U.S. Customs & Border Protection (CBP) seized cash from travelers in lower numbers in 2015 compared to 2014. In its Border Security Report (which can be read in HERE), CBP says it “seized more than $129 million in unreported currency through targeted enforcement operations.” “Targeted enforcement operations” is just a fancy way of saying that they seized cash from travelers at a border crossing at an airport.
What is noteworthy is that CBP cash seizures from travelers is way down from last year – by about 54%. In 2014, the total amount of cash seized from travelers was $237 million. It breaks down the number for four southwest states:
- Arizona = $2,102,688 (way down from $3,475,523 last year)
- Texas = $9,171,935 (slightly up from $7,732,830 last year)
- New Mexico = $975,880 (slightly up from $969,830 last year)
- California = $7,739,869 (way down from $12,908,976 last year)
In 2013, CBP seized cash from travelers in the amount of about $106 million. So the numbers are less than last year’s staggering numbers — by a lot, but more in line with the totals from the year before last. It will be interesting to see what 2016 holds travelers who get their cash taken by CBP. We will not now until the beginning of CBP’s fiscal year, which starts on October 1, 2016.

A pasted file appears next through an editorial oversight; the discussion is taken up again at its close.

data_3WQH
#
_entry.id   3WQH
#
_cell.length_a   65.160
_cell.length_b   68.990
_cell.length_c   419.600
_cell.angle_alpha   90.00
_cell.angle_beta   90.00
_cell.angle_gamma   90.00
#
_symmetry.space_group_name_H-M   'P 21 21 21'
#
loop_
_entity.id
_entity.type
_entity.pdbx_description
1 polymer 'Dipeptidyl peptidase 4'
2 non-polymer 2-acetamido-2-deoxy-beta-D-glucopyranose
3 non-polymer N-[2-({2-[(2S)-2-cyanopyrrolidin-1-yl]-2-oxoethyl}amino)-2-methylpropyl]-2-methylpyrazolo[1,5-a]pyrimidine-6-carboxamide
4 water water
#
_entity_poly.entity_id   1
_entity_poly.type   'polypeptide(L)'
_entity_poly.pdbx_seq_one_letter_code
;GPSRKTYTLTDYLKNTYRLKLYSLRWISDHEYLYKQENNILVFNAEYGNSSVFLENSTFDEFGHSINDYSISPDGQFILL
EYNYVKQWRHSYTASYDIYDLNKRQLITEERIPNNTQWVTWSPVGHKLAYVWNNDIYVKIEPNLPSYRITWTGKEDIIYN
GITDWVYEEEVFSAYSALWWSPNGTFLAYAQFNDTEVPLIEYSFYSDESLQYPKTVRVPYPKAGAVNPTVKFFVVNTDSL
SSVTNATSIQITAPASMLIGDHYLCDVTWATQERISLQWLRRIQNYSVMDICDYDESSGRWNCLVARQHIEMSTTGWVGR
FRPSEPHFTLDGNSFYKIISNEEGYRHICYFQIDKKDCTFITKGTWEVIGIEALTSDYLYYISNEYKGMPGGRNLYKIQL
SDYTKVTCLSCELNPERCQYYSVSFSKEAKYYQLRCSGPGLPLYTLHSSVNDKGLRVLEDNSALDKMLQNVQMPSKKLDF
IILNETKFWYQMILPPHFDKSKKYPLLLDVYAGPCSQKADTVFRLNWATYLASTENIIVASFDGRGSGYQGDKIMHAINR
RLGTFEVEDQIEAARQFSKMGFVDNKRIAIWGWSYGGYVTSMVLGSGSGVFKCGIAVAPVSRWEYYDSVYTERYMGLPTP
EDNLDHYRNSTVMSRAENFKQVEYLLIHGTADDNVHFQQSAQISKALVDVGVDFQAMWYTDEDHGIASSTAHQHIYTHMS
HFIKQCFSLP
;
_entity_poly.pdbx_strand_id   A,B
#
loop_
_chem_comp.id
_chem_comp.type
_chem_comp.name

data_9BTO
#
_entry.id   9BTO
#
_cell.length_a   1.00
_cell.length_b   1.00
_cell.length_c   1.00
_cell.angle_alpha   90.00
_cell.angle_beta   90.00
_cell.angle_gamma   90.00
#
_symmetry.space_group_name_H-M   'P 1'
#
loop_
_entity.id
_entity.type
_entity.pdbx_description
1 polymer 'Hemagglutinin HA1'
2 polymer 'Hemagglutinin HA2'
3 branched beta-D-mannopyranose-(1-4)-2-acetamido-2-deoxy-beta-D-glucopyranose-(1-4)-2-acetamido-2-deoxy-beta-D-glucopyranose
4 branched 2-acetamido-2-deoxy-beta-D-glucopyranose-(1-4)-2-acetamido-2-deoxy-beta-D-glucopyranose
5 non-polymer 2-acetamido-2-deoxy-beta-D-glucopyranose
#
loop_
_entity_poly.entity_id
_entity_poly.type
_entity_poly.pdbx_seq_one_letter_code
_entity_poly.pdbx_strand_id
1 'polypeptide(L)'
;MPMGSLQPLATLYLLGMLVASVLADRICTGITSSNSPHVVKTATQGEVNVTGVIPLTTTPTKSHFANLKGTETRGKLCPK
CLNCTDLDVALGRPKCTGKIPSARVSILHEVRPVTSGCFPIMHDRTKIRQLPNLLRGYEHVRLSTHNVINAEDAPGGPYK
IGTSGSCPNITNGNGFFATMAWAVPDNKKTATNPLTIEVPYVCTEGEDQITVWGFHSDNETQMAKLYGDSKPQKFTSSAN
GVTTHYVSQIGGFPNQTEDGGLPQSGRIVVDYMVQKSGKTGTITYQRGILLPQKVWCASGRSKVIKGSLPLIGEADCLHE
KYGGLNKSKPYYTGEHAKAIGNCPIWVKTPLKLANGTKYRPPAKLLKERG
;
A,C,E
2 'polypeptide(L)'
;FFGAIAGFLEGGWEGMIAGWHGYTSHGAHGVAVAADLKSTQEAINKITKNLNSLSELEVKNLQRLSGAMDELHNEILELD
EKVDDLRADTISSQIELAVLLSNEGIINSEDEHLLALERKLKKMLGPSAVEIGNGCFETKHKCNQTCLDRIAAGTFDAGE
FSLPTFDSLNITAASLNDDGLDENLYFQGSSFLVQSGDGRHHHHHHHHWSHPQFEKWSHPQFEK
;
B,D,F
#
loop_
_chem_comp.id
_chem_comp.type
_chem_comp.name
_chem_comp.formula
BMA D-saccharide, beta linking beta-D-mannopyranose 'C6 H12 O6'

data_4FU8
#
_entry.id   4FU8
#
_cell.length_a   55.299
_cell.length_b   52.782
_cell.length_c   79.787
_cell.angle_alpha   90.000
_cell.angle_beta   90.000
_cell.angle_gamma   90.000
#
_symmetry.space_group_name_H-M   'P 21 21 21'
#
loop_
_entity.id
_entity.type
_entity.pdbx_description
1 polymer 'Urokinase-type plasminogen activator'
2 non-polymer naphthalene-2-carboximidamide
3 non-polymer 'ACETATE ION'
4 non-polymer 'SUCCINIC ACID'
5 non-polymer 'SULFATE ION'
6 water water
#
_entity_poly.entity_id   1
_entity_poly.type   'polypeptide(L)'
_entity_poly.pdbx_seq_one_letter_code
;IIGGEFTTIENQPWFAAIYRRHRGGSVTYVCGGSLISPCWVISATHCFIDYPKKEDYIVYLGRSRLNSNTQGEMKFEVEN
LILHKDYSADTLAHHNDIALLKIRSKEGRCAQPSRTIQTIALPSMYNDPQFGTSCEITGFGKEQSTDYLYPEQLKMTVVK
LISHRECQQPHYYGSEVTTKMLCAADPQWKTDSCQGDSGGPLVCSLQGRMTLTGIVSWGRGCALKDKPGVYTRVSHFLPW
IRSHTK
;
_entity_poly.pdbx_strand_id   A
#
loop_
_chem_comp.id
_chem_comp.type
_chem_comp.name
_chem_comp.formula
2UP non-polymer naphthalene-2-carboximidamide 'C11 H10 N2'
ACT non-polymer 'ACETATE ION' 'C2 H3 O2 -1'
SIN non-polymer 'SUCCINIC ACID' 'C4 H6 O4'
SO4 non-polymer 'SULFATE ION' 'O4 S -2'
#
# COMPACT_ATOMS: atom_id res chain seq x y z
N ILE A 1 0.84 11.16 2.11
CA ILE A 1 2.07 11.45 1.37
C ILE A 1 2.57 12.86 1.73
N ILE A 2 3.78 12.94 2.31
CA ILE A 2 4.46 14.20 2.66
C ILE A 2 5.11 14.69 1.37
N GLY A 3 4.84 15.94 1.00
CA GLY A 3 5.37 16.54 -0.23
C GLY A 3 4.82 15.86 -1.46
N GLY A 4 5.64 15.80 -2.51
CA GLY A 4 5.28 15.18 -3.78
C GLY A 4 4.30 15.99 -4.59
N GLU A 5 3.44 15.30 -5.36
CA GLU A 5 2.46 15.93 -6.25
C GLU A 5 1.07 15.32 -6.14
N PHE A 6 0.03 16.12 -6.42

We should also note that these numbers very likely include not only money seized for “unreported currency” but also for currency that was structured or part of a bulk cash smuggling offense.
CBP seized cash from travelers like you!
If CBP seized cash from travelers like you, you can learn more about the process from our trusted customs money seizure legal guide and can contact us for a free currency seizure consultation by clicking the contact buttons on this page.